Her work has great strength and simplicity. She is deeply moved by Africa and its influence can be seen everywhere in her work. Her work has combined the the sophistication of Art Deco with the strength and brutality of African motifs, to create something timeless and distinctive. Much of her work has echoes of the scarification and body decoration of some of Africa’s most distinctive tribes. You see it in the patination on the bronze light fitting ‘Applique Reema’ which she did in 2013, in the comforting shape of the ‘Fauteuil Ohio’ inspired by the ceremonial chairs found in Africa and in the scarification markings on the aluminium frame. In her own home her immense dining-table has scarification markings on the under surface of the frame. Her bronze ‘Banc Tribal’ stool echoes the shapes of traditional African tribal stools and headrests, but it also features inlaid leather disks carved into the piece with decorative relief patterns. Repetitive circular discs as a decorative motif on her designs have become one of the signature marks of her style, most strikingly found on some of her bronze cabinets. But besides African tribal art she is also inspired by the paintings of Gustav Klimt, using his intricate detailed patterning as a starting point.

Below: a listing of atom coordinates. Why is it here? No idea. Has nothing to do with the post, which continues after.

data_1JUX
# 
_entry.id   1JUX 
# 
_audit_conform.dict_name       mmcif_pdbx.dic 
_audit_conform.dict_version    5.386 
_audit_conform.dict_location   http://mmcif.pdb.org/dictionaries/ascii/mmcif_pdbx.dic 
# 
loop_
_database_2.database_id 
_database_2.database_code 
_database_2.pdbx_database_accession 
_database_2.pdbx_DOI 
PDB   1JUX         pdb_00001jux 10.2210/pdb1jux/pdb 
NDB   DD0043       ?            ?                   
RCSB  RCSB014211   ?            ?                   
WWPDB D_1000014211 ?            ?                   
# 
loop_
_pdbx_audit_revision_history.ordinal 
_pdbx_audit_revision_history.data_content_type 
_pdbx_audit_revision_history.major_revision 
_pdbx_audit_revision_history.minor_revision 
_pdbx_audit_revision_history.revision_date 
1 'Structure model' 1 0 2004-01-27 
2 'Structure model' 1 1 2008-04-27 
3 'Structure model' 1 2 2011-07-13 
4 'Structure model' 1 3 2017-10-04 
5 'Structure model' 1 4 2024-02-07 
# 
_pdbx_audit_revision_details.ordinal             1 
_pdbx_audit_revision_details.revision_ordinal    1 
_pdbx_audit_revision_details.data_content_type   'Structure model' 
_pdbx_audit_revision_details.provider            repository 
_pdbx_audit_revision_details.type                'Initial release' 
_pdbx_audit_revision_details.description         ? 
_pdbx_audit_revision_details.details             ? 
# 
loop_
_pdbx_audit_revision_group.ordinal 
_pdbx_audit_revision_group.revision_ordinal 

DONAT MAY BE under the radar but word is beginning to spread beyond the circles of a few private collectors. The stand she created for Carpenters Workshop Gallery at PAD art and design fair in October 2018 created a sensation and won the prize for best stand. It managed to be both simple, yet immensely striking. She had envisioned the space as the home of a tribal art collector, with a strong blood red facing wall and a deep red sofa (reminiscent, it seems of her grandfather’s sofa). Interspersed carefully through the space were pieces of genuine tribal art and sculptural works by other artists in the Carpenters’ Gallery stable.
Donat has also produced work for sought-after interior architects such as Peter Marino, as well as coming up with special pieces for Chanel and Yves Saint Laurent. Amongst the collectors of her work are well-known names such as Brad Pitt and Tom Ford. Some idea of the esteem in which her work is held by collectors can be gleaned from the fact that when pieces come up for resale at auction, they go for astronomical prices. At the most recent Design Day Sale at Phillips New York, for instance, a bronze table, dating from 2006, sold for $106,250 on an estimate of $45,000 and $60,000.
Most recently, Donat has conceived a house in Ohio for a well-known collector of Art Deco design. “I designed everything – the carpets, the walls, the chandeliers, the ceiling, the tables, the chairs,” she said. It is in this realm, after all, that she is happiest of all – creating an entire environment that is all of a piece.